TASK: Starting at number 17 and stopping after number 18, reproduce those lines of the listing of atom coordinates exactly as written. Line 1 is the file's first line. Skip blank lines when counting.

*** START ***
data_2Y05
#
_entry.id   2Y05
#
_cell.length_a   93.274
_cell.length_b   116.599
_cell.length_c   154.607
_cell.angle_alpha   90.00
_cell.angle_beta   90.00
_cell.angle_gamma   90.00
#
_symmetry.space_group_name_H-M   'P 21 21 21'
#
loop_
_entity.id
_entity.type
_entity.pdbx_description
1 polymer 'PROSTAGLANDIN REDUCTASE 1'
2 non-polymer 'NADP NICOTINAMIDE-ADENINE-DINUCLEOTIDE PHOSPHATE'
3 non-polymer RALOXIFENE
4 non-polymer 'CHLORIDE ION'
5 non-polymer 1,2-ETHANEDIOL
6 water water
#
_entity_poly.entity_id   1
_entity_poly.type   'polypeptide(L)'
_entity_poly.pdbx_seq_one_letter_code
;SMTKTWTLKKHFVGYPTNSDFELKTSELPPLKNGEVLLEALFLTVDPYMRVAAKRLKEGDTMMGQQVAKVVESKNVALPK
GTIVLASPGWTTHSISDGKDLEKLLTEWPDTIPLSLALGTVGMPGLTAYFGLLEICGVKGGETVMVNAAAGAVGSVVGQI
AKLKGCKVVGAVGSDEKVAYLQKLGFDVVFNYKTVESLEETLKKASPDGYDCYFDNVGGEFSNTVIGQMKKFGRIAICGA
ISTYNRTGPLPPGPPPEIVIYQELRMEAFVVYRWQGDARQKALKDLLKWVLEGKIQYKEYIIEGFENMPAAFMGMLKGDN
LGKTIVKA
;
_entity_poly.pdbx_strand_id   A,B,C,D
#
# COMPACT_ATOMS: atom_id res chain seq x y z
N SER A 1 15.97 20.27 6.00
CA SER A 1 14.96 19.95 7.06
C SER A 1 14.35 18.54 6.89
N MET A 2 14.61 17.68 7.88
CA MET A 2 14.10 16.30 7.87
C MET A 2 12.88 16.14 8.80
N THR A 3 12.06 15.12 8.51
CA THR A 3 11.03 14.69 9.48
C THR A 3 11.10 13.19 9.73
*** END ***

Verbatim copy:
_entity.pdbx_description
1 polymer 'PROSTAGLANDIN REDUCTASE 1'